In our modern day of stores that can move from concept to finished item in six weeks, fashion ‘weeks’ that feel like they run seamlessly into one another as they hop across continental bounds and piping hot trends delivered to your local rag shop every week, we are as “spoiled [sic] for choice” as Stein says.  It can sure appear anecdotally that our closets are swelling like the inflamed fatty liver of a confirmed alcoholic—especially in comparison to the 11-3.5 blouses and 13-3 street length dresses of the surveyed 1941 co-eds.

One thing that really should be noted is the highly conservative nature of wardrobe building in the 1940’s.  In Grace Margaret Morton’s 1943 book The Arts of Costume and Personal Appearance she writes, “Conservation is in keeping with the times.  Restricted consumer production has resulted in a silhouette which can be cut to advantage from limited yardage . . . As never before, this is a period which demands convertible, multiple-duty apparel, interchangeable three- and four- piece ensembles.”  Comparing today’s clothing habits to a time when patterns maximised yardage because of war rations can create a false dichotomy.

1943. Farm Security Administration –
Office of War Information Photograph Collection

Of course, having a wider range of clothing options available (or more accurately, acceptable), from pants and shorts to tank tops and sundresses, might have a part in explaining why the average young woman doesn’t spend “75% of her waking hours in the sweater skirt ensemble.”  Changes in how, where and what we can wear at work are a factor also.  Count the number of people you know who have a small, separate “work wardrobe” of suits and office wear supplemented by a double handful of casual pieces for home and a couple things for evening.  We are wearing more things for more reasons more often.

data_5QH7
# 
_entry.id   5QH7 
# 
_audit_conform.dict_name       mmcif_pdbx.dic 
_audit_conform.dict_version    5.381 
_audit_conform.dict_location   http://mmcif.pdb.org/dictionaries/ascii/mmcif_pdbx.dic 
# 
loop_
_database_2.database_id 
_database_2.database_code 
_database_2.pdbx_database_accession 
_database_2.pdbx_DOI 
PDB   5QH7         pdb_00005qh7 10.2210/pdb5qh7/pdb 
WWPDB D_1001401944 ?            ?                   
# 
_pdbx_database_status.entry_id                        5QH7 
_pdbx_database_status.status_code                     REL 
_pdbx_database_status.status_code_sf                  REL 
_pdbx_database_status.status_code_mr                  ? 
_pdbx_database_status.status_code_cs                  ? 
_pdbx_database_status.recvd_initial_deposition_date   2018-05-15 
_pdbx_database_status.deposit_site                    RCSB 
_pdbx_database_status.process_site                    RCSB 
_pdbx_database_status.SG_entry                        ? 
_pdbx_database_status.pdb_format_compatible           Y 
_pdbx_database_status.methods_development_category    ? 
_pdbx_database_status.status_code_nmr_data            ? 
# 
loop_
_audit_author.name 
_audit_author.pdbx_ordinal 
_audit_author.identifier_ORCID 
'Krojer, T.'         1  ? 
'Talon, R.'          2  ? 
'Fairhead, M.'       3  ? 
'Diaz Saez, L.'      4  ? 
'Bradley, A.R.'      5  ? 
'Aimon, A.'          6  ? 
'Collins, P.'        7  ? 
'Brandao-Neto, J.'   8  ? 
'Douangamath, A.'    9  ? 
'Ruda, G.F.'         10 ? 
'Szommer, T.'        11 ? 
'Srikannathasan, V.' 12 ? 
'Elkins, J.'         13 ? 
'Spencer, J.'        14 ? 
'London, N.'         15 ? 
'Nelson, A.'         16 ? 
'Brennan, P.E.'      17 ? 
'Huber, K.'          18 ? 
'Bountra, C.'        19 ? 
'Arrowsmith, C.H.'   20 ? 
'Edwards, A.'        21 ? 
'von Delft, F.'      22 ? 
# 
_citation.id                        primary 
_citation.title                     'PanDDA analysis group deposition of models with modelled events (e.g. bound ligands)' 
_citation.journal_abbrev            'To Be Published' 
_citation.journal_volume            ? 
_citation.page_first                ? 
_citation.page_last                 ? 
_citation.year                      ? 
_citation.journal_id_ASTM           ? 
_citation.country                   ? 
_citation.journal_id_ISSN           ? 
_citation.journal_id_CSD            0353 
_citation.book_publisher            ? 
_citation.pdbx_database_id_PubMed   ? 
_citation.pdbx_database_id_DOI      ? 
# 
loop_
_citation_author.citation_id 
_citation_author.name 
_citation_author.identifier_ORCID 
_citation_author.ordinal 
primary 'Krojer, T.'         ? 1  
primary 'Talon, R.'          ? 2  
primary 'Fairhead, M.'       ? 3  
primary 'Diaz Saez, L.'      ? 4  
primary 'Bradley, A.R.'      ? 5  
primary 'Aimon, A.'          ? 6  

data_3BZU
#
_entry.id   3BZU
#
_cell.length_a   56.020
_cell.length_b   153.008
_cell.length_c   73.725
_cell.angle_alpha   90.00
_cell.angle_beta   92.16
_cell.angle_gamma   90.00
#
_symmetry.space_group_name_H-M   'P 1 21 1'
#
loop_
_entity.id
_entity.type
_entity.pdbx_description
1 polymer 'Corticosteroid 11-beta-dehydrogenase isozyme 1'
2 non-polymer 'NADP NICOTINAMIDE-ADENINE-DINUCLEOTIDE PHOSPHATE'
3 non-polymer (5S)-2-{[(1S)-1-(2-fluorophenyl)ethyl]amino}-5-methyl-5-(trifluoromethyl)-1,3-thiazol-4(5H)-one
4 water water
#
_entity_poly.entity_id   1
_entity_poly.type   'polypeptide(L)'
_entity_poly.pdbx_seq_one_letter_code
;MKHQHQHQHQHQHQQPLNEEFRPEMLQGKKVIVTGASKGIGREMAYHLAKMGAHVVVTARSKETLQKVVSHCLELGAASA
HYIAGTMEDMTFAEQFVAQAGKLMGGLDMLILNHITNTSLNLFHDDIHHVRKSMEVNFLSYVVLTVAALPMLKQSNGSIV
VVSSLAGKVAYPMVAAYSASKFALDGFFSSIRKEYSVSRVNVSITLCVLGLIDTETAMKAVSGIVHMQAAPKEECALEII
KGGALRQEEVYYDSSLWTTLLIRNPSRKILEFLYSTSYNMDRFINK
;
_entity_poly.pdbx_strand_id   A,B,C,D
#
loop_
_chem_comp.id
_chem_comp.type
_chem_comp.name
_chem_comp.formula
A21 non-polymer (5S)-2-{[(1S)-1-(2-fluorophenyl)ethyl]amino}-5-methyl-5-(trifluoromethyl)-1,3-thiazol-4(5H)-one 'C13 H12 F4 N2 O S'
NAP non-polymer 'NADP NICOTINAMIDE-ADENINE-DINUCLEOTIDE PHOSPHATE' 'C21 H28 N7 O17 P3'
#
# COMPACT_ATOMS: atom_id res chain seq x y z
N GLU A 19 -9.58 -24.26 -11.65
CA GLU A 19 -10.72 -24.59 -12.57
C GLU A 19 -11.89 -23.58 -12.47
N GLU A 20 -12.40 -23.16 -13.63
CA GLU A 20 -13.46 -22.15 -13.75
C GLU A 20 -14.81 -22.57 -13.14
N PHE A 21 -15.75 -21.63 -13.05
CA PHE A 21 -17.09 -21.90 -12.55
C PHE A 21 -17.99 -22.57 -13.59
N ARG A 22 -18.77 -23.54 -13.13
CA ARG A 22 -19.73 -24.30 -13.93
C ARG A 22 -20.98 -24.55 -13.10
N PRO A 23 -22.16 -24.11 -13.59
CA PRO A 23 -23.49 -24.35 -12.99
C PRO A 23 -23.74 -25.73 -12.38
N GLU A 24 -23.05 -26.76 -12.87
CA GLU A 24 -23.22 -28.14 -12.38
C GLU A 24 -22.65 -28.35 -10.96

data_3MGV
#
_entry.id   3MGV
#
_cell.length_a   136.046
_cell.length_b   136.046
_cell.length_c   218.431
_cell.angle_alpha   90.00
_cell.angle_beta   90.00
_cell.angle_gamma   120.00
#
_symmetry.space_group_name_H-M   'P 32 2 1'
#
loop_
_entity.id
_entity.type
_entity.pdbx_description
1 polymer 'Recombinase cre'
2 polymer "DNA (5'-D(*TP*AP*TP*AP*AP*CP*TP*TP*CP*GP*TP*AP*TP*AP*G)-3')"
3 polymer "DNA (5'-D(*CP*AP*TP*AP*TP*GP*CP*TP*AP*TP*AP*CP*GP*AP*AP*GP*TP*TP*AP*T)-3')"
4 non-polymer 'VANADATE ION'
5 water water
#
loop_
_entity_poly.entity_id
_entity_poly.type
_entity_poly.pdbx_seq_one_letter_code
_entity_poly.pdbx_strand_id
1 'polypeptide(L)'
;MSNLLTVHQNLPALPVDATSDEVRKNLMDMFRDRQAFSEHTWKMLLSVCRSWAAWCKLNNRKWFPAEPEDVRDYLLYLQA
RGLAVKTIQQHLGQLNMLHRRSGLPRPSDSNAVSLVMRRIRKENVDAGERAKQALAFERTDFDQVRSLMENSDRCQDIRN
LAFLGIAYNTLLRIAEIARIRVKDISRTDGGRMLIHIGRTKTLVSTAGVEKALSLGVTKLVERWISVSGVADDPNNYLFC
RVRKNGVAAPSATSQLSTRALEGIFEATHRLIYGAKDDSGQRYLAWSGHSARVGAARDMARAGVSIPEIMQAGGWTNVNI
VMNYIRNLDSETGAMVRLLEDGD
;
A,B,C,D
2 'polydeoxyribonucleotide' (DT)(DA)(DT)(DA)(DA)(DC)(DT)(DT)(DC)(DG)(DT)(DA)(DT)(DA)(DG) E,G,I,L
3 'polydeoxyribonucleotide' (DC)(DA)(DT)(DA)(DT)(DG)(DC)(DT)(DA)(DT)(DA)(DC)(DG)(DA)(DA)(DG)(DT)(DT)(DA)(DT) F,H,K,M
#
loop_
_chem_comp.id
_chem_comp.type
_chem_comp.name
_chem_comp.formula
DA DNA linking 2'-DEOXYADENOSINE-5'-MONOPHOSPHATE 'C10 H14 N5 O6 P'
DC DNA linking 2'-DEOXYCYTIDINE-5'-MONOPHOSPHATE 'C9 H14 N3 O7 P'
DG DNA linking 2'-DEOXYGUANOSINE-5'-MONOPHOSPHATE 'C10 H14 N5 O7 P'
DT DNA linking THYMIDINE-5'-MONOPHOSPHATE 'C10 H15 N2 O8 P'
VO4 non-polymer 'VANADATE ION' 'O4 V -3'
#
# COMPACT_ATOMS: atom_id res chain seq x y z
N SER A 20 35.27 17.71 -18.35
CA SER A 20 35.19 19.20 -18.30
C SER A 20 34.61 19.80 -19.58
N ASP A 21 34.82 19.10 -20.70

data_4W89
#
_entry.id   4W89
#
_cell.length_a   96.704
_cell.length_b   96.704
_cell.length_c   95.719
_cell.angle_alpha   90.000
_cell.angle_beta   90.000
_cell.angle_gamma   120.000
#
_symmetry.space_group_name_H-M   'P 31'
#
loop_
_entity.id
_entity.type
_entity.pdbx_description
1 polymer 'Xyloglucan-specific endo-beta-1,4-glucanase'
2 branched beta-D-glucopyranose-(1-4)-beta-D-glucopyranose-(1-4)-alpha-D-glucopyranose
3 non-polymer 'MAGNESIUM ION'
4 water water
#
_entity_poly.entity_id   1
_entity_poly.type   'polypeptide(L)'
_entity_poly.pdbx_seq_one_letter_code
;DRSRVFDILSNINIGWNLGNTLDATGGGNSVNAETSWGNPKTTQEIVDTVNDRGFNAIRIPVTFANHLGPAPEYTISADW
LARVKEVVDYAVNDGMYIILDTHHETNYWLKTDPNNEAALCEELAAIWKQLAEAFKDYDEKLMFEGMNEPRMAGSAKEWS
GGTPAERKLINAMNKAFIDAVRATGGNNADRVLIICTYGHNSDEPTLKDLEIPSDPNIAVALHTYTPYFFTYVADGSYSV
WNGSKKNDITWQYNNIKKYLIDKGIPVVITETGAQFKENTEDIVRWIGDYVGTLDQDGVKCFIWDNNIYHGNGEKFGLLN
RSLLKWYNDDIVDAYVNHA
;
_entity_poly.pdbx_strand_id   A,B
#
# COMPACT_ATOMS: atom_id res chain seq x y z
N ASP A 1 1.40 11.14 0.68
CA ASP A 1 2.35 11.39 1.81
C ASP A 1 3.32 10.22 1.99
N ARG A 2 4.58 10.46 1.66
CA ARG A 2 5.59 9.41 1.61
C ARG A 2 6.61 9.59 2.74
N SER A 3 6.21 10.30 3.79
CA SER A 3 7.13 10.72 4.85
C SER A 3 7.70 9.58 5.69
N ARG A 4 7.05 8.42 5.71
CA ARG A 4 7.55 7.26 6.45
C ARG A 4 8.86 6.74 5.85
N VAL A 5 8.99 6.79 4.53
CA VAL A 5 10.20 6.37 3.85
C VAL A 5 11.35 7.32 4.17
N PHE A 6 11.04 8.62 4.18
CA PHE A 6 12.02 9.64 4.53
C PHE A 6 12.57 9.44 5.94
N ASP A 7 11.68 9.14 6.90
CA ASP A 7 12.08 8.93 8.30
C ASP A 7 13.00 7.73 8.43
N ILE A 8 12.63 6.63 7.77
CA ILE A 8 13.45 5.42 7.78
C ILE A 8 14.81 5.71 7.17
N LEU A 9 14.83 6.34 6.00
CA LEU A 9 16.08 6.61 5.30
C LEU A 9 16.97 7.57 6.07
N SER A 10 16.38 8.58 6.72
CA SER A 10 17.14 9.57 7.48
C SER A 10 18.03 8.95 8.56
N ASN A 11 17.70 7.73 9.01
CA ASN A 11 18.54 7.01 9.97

And the brands, stores and manufactures know that and love us for it.  Instead of a handful of cotton shirtwaist dresses and sweater and skirt sets for summer (as suggested by Morton), or the calculated business wardrobe of the 1980s and 90s, we wear more.  There certainly seem to be more eclectic and specific options now than there once were, but they float in a sea of mass market options.

A couple of weeks ago Jezebel again looked at our closets, this time focusing on the earth-wrecking waste of fast fashion, with its affordable options that essentially strangle the environment and starve workers.  Several options are presented, ranging from a $78 turtleneck to a $338 jacket, that attempt to answer the question “What are the choices for decently-made, competitively-priced, really cute stuff?”

But, don’t think that the inability of the average person to pay nearly eighty dollars for a turtleneck goes unnoticed.  “Fundamentally, it’s less and less the case that making ethical, sensible consumer choices is a freedom that hews to class lines. A $35 t-shirt that’s better quality than the $10 Wal-Mart version is still close enough in price that it’s attainable for most shoppers.”

And herein lies a problem.  I feel like a pretty high percentage of people will not, or cannot, pay ten dollars for a t-shirt, let alone $35.  It’s all well and good to save to buy an environmentally and morally responsible clothing choice whose quality may give it a longer life span.  But if someone is already in a position to consider a forty dollar skirt at Target a piece worth saving for, they’re not going to wait another $188 dollars for “a full black knitted skirt that has a sort of Alaïa feel, with its nipped ribbed waist.”